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Power of Attorney

When it comes to legal jargon and documents, many of us glean what we know from either internet searches or a few key statements we hear from popular culture. Because some misconceptions and beliefs are so widespread, gaining power of attorney can be done at the wrong time or for the wrong reasons simply because one or more parties were misinformed. We have come up with a few myths and facts that you need to be aware of when it comes to powers of attorney.

Myth: A power of attorney must be an actual attorney.
Fact: Power of attorney can be given to any trusted adult.
While many times power of attorney is given to someone who is involved with other areas of your estate, such as the executor of your will, power of attorney can be given to anyone you trust to make decisions for you.

Myth: A person must be mentally unstable before you can invoke power of attorney.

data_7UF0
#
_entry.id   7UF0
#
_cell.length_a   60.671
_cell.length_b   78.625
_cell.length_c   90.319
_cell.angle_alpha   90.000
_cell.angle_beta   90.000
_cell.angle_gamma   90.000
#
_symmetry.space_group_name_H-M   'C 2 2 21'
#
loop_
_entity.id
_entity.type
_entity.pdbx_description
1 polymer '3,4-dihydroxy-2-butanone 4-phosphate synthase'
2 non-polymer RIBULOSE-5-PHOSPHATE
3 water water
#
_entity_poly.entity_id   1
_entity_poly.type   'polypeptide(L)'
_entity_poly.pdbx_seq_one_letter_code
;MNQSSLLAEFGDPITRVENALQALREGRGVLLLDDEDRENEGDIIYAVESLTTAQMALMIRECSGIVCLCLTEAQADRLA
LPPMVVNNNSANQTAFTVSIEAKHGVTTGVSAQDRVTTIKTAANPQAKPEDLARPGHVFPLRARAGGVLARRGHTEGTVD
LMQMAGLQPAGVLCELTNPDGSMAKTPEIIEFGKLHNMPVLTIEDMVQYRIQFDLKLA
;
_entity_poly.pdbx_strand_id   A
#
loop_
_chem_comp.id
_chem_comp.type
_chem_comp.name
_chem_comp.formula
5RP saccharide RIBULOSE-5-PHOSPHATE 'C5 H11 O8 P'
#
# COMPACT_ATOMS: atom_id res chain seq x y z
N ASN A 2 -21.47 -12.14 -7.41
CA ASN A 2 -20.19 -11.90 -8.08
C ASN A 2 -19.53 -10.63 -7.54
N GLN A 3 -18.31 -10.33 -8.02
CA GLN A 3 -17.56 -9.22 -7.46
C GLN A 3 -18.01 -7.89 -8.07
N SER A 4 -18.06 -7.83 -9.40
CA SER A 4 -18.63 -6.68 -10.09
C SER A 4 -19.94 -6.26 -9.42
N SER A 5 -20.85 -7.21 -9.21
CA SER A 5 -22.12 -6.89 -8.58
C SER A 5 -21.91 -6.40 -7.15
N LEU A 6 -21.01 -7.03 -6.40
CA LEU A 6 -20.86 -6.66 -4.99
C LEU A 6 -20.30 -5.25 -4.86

Fact: Any individual needs to be mentally sound before signing any legal documents, including power of attorney.
Just like you can’t expect someone to hand over their will without being of sound mind, you can’t ask someone who is mentally unstable to sign a power of attorney.

Myth: Power of attorney gives you unlimited decision-making power.
Fact: Power of attorney can be all-encompassing or limited.
Just like with any legal document, when drafted, you can add exceptions, exclusions, or other clauses that best suit your needs.

Myth: Power of attorney lasts after death.
Fact: Power of attorney is terminated at death.
Having power of attorney does not mean you have a say or right to the estate or will.

If you would like help deciphering, drafting or interpreting power of attorney documents, contact us at Groff Law Firm, PLLC.